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Speaking Through Art

November 27, 2018
Lexus Gore, 2018 Appell Arts Fellow

Gore’s four charcoal drawings created a single, 3’ x 4’ portrait of a silent film actress. “It was probably the largest thing submitted that year,” he recalls. “I was impressed.”

So was the fine arts guest judge, Deana Haggag, curator, President, and CEO of United States Artists. “It was the most selective juried show we’ve ever had,” Clay-Robison continues. “Typically, 60 to 70 percent [of submissions] are accepted, but that year the jurors were particularly tough and only 31 pieces out of approximately 250 submissions were chosen.”

Gore got into the show. And on Clay-Robison’s radar.

She continued to submit and be accepted to each subsequent Annual Student Juried Exhibition, a rare accomplishment. But when the winners’ names were announced for each annual show, hers didn’t make the list.

On April 27, 2018, Gore won “Best in Show” at the 2018 senior show exhibition. When Clay-Robison announced her name, she was shocked. “I never expected to win first place,” she admits. “Everyone’s work was amazing. I was aiming for third place.” Surrounded by fellow artists, beloved faculty mentors, her mother, grandmother, and aunts, Gore calls the moment affirmation that “she finally made it.”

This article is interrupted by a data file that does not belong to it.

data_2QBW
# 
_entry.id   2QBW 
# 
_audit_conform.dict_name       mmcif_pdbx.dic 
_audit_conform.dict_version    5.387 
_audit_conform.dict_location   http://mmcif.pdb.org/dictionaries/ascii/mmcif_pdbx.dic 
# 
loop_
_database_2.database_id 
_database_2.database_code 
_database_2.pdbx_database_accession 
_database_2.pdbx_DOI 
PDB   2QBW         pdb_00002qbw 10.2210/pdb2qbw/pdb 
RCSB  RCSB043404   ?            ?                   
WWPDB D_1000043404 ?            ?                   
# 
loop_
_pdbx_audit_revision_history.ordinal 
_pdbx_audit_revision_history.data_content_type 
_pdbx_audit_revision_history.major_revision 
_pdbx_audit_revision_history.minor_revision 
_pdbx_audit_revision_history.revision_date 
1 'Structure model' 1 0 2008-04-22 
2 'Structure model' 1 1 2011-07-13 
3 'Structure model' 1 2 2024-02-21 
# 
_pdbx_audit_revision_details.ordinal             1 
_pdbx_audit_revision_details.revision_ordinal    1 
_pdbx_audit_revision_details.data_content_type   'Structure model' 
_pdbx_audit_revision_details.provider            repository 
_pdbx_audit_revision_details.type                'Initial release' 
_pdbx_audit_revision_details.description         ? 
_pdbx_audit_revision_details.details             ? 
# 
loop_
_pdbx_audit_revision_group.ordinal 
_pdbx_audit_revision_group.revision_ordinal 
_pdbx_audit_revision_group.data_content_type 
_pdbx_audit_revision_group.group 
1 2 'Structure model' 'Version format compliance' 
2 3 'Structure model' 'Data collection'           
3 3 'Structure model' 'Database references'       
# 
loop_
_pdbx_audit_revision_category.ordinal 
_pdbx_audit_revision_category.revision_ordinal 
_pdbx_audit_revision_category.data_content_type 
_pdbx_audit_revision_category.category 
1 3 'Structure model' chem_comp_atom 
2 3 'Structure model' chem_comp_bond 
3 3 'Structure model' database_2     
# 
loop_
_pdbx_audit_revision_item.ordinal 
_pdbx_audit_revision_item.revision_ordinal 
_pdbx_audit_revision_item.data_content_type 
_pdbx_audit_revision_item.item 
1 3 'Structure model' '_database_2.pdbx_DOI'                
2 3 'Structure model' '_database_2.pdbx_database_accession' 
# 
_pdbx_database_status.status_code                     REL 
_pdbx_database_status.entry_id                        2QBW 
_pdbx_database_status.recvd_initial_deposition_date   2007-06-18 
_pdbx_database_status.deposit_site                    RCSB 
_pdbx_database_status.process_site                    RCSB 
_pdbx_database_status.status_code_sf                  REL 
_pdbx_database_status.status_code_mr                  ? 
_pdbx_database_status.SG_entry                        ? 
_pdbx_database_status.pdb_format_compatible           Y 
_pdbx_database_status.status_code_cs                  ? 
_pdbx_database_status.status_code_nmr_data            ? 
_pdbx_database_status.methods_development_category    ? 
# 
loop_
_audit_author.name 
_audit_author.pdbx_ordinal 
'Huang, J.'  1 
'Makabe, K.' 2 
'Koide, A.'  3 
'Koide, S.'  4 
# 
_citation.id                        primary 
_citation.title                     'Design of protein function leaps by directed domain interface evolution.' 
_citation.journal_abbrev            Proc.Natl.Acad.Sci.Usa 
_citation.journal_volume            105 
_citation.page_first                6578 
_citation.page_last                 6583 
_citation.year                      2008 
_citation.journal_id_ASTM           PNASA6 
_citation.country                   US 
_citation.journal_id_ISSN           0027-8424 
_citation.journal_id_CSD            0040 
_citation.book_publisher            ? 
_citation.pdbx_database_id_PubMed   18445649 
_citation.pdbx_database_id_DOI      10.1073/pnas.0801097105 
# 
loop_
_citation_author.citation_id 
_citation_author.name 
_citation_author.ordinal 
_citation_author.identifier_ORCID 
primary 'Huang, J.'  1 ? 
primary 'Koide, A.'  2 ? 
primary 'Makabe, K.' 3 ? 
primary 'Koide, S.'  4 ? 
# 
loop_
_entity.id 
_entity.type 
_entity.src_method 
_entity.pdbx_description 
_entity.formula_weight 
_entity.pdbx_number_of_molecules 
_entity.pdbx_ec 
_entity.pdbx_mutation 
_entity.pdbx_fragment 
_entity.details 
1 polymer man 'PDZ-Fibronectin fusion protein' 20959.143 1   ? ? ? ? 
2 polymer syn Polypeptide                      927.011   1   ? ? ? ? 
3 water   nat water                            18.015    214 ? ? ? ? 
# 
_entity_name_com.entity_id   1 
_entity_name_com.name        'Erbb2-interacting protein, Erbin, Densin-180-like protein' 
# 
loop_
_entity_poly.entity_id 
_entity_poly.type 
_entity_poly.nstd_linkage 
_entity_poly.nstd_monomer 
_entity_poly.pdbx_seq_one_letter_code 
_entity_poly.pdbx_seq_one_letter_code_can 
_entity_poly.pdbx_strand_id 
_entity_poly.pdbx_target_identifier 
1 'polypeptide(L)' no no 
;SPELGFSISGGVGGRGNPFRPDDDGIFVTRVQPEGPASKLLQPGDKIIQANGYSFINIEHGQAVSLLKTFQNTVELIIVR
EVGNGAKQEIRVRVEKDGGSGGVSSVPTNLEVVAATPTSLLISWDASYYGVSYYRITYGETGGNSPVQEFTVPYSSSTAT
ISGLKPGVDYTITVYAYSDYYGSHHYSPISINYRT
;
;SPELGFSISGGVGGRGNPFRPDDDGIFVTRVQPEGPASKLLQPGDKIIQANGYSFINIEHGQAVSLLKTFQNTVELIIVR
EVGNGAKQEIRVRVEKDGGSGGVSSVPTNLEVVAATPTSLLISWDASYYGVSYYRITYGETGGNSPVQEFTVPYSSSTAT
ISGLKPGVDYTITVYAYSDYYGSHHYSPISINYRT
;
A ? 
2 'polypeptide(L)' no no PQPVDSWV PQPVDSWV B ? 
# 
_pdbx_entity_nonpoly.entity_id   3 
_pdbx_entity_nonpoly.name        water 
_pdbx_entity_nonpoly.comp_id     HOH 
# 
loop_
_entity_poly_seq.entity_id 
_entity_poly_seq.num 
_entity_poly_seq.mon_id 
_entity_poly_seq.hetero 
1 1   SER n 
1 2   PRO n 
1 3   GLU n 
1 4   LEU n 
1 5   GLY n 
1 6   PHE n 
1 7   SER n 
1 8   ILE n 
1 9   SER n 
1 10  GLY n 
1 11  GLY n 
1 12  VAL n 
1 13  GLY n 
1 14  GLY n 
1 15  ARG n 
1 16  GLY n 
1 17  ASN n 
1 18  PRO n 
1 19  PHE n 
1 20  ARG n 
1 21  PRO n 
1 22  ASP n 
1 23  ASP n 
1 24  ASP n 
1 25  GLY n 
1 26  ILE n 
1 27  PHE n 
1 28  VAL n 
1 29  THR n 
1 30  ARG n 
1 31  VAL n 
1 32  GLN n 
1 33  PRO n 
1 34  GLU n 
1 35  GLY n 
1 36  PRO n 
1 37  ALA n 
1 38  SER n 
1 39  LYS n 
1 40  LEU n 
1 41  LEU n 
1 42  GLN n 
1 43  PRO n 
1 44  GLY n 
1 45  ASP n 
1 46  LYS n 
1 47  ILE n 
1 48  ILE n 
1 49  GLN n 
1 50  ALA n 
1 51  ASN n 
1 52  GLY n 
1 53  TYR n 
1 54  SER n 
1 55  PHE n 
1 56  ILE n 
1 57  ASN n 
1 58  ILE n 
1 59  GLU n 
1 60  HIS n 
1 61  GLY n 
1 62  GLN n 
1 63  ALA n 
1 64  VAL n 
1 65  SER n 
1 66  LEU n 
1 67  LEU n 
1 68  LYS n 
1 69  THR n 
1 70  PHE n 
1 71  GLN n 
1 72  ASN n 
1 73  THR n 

She followed up that win with another: being named the 7th York College Appell Arts Fellow. The 11-month fellowship includes housing, studio space, and a stipend, resources necessary to tackle an ambitious goal: to develop your artistic voice and a body of work immediately out of the undergraduate gate, without financial worries. Gore lives, paints, and works at York College’s Marketview Arts, a cultural hub in Downtown York, and is putting her unique stamp on the Appell Arts Fellowship program. She is also trying to encourage more young adults and youth to be a part of the York Craft Guild.

Beyond Gore’s considerable talent for drawing, painting and thinking big – her senior show was thought-provoking portraits of men sleeping with stuffed animals to push definitions of masculinity – it was her ability to make herself indispensable that most impressed Clay-Robison.

As a freshman, she was always peeking into the College’s Cora Miller and Brossman Galleries. “I usually only work with seniors for their senior exhibition, but Lexus would just show up and help in the gallery,” recalls Clay-Robison. “She’s industrious, quick, and seemed to have a sense of when I needed the help.”